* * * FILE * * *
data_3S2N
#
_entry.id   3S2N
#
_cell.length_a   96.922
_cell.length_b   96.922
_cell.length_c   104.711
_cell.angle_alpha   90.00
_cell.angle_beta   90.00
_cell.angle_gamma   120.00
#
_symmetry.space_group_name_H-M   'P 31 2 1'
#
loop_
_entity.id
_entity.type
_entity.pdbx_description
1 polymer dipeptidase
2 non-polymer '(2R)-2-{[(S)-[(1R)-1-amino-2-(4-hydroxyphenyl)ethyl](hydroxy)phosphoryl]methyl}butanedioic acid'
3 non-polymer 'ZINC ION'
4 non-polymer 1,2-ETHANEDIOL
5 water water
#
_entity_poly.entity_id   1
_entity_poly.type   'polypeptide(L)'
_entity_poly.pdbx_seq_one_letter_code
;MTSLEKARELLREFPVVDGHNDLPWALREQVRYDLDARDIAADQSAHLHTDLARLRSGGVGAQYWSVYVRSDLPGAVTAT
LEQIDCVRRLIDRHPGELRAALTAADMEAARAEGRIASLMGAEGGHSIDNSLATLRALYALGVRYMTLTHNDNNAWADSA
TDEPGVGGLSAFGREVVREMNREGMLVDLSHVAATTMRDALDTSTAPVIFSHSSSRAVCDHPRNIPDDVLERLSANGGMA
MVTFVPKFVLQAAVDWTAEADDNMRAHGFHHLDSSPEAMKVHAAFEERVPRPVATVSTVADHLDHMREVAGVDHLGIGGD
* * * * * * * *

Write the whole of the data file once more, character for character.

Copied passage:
data_3S2N
#
_entry.id   3S2N
#
_cell.length_a   96.922
_cell.length_b   96.922
_cell.length_c   104.711
_cell.angle_alpha   90.00
_cell.angle_beta   90.00
_cell.angle_gamma   120.00
#
_symmetry.space_group_name_H-M   'P 31 2 1'
#
loop_
_entity.id
_entity.type
_entity.pdbx_description
1 polymer dipeptidase
2 non-polymer '(2R)-2-{[(S)-[(1R)-1-amino-2-(4-hydroxyphenyl)ethyl](hydroxy)phosphoryl]methyl}butanedioic acid'
3 non-polymer 'ZINC ION'
4 non-polymer 1,2-ETHANEDIOL
5 water water
#
_entity_poly.entity_id   1
_entity_poly.type   'polypeptide(L)'
_entity_poly.pdbx_seq_one_letter_code
;MTSLEKARELLREFPVVDGHNDLPWALREQVRYDLDARDIAADQSAHLHTDLARLRSGGVGAQYWSVYVRSDLPGAVTAT
LEQIDCVRRLIDRHPGELRAALTAADMEAARAEGRIASLMGAEGGHSIDNSLATLRALYALGVRYMTLTHNDNNAWADSA
TDEPGVGGLSAFGREVVREMNREGMLVDLSHVAATTMRDALDTSTAPVIFSHSSSRAVCDHPRNIPDDVLERLSANGGMA
MVTFVPKFVLQAAVDWTAEADDNMRAHGFHHLDSSPEAMKVHAAFEERVPRPVATVSTVADHLDHMREVAGVDHLGIGGD